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Source: West Yorkshire Police

West Yorkshire’s Violence Reduction Partnership has reduced the number of calls related to shoplifting by 44% in three months

Progress on tackling the blight of retail crime, including by changing the way police officers respond to shop theft and violent incidents in stores, has been welcomed by ACS (the Association of Convenience Stores).

A report by the Association of Police and Crime Commissioners, published on March 13, highlights the ways forces across England and Wales are responding to 2023’s Retail Crime Action Plan, which all constabularies have signed up to.

PCCs are responsible for setting the priorities of their local police forces and holding them to account over their performance in areas such as response to shop theft and abuse.

The report singles out initiatives such as West Yorkshire’s Violence Reduction Partnership, which introduced forensic marking technology to tag individuals and objects with unique forensic codes to help identify items or subjects involved in criminality. This has already reduced the number of calls related to shoplifting by 44% in three months following its introduction in Wakefield city centre, and the report notes there is potential for it to improve these rates further.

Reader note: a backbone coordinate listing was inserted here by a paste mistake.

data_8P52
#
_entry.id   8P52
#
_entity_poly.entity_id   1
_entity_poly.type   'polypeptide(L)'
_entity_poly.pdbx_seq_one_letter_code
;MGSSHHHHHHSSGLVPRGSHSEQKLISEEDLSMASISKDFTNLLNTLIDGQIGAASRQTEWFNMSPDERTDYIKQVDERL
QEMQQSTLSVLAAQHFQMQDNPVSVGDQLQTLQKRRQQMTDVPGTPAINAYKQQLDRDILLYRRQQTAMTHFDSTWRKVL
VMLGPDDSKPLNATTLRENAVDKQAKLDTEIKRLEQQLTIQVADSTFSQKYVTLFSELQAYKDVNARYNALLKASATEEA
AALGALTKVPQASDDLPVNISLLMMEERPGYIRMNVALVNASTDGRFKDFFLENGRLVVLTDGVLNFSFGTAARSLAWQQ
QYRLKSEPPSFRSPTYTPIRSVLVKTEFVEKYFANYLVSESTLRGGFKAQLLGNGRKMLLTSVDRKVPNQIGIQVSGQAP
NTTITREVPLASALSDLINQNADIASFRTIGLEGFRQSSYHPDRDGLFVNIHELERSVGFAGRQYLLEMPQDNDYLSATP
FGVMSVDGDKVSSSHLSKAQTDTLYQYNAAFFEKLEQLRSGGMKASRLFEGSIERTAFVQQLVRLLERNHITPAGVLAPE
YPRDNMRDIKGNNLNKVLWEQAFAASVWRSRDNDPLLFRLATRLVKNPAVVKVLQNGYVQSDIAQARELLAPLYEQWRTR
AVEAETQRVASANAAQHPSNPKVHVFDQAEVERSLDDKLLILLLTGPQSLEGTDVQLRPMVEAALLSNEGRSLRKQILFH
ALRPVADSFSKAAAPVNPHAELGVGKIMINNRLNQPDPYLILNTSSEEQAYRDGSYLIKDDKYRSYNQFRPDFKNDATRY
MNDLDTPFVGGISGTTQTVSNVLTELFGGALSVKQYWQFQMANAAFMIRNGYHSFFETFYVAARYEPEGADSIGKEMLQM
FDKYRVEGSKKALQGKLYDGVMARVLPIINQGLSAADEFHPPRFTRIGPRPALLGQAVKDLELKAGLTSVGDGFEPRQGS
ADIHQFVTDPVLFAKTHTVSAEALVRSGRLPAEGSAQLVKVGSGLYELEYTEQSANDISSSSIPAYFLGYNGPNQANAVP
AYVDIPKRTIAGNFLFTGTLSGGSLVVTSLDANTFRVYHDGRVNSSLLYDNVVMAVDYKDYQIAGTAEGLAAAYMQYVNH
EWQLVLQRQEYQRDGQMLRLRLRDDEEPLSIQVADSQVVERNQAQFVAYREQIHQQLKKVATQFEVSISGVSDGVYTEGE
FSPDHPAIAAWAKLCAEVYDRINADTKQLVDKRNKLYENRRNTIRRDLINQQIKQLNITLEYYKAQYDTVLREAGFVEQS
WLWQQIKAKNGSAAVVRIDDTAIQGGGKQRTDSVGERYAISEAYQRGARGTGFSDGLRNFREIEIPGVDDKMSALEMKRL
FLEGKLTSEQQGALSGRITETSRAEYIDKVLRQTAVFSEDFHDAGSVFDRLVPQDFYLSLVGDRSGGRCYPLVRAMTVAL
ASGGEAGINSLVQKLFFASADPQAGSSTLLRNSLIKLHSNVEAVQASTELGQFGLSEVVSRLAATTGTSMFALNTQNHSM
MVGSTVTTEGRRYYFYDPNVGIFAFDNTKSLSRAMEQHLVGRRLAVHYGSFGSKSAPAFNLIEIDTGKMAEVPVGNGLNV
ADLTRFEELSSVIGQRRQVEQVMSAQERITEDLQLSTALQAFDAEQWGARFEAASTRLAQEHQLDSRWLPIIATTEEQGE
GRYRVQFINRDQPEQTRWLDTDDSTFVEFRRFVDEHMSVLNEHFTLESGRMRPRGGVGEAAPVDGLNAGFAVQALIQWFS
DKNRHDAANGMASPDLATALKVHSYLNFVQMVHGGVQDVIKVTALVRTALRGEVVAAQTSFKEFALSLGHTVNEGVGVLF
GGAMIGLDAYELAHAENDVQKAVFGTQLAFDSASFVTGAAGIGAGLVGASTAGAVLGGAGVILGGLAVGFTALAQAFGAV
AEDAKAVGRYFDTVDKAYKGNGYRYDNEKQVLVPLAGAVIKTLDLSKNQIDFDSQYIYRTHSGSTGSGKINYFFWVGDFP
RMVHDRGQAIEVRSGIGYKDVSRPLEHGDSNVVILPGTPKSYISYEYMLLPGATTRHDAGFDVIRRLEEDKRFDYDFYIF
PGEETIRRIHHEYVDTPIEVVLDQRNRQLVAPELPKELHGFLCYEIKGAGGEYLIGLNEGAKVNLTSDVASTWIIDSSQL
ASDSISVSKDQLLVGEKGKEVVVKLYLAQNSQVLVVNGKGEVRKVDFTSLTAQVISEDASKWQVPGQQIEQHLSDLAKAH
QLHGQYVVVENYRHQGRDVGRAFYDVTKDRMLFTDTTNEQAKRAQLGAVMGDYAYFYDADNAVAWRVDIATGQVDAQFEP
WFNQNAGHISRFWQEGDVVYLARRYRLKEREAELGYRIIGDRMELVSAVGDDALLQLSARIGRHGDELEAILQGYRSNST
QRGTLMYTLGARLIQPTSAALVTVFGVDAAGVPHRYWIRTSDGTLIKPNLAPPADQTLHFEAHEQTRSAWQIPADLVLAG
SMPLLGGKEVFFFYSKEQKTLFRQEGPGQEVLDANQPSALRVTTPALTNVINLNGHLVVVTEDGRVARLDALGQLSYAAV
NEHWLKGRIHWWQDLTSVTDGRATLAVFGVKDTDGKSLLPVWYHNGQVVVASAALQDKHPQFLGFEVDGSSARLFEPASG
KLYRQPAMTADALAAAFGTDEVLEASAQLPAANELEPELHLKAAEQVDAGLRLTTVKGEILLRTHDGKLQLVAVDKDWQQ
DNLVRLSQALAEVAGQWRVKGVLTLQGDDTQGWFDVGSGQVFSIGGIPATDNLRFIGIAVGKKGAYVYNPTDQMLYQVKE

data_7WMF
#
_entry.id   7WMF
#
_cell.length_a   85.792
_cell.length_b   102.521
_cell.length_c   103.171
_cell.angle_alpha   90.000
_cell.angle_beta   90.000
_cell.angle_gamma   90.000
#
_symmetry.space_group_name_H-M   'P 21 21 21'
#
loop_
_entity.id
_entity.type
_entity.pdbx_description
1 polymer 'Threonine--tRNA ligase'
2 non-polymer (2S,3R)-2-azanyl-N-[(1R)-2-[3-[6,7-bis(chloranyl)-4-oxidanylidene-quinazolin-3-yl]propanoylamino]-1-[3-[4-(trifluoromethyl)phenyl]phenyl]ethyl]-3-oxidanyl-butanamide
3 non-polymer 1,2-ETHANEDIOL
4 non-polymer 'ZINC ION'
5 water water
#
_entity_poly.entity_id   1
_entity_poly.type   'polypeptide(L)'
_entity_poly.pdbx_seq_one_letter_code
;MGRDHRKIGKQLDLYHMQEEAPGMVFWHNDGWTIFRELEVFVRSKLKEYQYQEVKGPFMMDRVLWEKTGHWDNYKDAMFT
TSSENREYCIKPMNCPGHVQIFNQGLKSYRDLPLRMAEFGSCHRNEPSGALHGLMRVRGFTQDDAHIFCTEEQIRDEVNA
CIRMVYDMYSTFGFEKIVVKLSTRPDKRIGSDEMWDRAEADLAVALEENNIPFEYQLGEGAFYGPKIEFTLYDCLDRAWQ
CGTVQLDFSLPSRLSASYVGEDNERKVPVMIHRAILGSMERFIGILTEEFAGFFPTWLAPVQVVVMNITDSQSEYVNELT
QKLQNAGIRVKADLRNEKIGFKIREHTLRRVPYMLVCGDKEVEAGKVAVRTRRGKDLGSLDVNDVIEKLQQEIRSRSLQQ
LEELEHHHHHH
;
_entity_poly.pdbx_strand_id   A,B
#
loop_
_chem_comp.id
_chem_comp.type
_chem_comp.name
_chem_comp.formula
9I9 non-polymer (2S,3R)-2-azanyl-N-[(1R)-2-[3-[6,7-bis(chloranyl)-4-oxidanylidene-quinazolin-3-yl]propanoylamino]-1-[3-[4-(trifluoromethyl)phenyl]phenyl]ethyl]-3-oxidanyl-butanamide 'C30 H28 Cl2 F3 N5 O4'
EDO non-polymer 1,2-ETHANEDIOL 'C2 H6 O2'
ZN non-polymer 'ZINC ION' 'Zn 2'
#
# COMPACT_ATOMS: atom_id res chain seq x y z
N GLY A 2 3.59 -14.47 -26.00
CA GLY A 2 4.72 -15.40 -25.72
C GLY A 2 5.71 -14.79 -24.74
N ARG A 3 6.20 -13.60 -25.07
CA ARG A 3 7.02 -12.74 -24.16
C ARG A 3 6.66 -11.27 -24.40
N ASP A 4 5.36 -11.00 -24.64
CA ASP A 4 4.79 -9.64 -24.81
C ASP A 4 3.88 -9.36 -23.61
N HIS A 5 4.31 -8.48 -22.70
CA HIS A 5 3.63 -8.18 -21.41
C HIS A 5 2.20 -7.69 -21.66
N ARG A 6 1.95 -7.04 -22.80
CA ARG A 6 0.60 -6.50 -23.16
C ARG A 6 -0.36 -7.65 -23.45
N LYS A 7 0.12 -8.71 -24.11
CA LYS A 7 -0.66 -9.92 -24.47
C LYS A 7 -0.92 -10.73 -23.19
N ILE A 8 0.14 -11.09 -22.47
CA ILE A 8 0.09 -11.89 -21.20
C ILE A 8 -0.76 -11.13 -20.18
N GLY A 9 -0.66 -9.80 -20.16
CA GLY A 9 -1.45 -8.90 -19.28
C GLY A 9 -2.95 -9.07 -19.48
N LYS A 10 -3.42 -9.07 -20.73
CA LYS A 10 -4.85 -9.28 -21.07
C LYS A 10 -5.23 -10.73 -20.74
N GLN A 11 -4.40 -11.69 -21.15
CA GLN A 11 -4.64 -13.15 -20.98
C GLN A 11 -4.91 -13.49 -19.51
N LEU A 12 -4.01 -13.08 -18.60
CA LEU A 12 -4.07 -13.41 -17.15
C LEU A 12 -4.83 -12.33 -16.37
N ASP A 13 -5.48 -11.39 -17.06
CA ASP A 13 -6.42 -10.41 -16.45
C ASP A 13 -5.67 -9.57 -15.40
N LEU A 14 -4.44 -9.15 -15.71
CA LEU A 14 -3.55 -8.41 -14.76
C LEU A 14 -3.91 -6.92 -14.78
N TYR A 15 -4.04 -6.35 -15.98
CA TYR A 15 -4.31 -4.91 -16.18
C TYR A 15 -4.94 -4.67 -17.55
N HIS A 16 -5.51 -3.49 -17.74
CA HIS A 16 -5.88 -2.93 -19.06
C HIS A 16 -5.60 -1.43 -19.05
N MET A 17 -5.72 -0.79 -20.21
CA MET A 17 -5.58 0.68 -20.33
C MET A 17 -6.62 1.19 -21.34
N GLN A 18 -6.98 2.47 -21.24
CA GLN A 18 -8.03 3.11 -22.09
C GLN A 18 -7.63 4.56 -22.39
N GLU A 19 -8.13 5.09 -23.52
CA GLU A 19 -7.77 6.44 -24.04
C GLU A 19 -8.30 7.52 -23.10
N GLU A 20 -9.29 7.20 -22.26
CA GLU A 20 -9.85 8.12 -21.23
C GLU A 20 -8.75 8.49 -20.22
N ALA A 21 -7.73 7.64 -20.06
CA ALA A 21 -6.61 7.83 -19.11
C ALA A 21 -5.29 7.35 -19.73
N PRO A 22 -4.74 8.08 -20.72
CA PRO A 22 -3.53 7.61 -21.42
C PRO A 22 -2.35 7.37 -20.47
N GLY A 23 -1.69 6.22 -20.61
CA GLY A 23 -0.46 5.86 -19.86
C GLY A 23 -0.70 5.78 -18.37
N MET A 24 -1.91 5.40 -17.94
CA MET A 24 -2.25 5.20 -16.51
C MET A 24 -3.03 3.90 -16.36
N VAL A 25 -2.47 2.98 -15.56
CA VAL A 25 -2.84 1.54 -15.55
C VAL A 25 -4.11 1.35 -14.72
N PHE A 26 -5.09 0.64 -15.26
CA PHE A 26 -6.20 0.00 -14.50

ACS chief executive James Lowman said: “We strongly welcome the focus on retail crime in this report, highlighting the work that PCCs are doing across England and Wales to make a difference. We’ve been pushing for action to support retailers in reporting and tackling crime for several years, so it is encouraging to see progress being made in this area.

“Implementing the Retail Crime Action Plan is a strong start, but we need to ensure that barriers to reporting are removed and prolific offenders are identified quickly so they can be apprehended by the police and the full extent of their crimes accounted for.”

In the months leading up to the Police and Crime Commissioner elections in May 2024, the ACS Stop Shop Theft campaign calls on all PCCs to provide essential information about what they are doing to reduce retail crime in their area, to establish a single point of contact on business crime for retailers when reporting incidents, and to provide clarity on how retailers can submit evidence of crimes happening in their stores.